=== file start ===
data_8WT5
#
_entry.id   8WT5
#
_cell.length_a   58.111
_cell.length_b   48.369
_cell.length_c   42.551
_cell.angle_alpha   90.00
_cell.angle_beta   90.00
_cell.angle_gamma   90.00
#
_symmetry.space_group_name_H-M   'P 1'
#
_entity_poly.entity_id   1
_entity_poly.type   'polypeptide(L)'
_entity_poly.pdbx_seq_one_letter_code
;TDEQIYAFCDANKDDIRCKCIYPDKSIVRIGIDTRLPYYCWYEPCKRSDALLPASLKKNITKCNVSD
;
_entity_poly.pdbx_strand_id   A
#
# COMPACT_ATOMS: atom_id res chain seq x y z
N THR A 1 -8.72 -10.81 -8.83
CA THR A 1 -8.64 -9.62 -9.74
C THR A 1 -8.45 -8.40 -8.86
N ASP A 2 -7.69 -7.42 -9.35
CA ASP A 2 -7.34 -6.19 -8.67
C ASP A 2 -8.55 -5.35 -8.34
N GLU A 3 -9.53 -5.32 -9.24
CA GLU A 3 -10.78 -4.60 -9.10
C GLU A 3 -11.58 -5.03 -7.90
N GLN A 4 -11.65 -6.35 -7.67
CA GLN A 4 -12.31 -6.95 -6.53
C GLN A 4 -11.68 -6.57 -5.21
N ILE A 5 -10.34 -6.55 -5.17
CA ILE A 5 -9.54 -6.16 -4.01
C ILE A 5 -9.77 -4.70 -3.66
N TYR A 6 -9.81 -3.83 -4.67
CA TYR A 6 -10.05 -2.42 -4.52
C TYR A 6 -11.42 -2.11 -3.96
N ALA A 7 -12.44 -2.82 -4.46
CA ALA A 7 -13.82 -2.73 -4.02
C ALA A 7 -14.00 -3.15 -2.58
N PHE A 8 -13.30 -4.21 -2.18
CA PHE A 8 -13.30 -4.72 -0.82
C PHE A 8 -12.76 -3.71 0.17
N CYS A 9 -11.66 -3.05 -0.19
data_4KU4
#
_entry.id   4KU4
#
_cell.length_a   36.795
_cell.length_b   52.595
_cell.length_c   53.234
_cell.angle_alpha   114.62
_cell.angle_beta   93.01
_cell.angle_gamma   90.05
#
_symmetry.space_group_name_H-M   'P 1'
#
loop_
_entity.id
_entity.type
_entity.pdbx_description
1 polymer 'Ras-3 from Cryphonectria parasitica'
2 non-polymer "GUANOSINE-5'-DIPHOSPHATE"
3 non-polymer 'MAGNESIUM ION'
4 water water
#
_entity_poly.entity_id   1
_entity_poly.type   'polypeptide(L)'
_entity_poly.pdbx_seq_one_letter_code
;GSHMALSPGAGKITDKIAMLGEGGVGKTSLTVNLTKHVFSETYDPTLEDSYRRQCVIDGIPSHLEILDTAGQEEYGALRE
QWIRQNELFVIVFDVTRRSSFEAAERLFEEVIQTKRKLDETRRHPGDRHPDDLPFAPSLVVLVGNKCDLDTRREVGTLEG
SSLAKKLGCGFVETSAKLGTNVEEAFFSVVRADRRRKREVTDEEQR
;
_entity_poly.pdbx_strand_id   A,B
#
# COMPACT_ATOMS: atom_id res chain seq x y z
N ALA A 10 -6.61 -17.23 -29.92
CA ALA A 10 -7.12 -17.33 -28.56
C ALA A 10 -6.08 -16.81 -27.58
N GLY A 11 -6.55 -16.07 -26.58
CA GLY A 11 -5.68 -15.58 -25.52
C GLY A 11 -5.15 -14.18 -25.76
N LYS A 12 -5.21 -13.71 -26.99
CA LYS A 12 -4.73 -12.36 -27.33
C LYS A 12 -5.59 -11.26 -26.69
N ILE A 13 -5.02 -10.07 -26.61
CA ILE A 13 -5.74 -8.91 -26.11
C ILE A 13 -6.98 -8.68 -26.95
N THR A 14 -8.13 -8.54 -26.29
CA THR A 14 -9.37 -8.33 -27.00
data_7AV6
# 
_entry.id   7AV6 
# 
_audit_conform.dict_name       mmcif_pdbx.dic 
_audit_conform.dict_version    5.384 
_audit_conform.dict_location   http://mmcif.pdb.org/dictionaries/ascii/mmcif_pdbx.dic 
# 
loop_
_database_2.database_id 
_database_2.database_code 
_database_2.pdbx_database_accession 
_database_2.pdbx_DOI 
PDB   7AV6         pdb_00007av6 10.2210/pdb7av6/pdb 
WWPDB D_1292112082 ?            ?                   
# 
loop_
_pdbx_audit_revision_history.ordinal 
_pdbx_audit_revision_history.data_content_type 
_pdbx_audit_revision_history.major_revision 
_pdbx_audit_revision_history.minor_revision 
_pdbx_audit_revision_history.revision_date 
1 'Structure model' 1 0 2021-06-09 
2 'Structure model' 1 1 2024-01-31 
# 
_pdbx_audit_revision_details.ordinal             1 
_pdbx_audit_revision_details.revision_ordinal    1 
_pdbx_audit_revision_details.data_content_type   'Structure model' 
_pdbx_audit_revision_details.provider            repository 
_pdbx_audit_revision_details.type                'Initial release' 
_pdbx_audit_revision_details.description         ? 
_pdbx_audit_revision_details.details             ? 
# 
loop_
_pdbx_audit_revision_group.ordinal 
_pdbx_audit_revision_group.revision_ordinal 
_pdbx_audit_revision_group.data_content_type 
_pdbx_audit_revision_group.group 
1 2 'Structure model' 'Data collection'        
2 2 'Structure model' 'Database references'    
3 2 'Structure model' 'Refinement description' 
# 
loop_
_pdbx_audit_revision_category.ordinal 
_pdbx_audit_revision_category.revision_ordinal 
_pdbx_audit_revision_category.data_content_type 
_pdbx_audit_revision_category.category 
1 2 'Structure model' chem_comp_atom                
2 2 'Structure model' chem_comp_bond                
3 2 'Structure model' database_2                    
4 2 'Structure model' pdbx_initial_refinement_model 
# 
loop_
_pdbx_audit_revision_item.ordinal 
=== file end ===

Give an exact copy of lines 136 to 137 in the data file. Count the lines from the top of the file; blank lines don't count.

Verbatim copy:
_pdbx_audit_revision_category.ordinal 
_pdbx_audit_revision_category.revision_ordinal 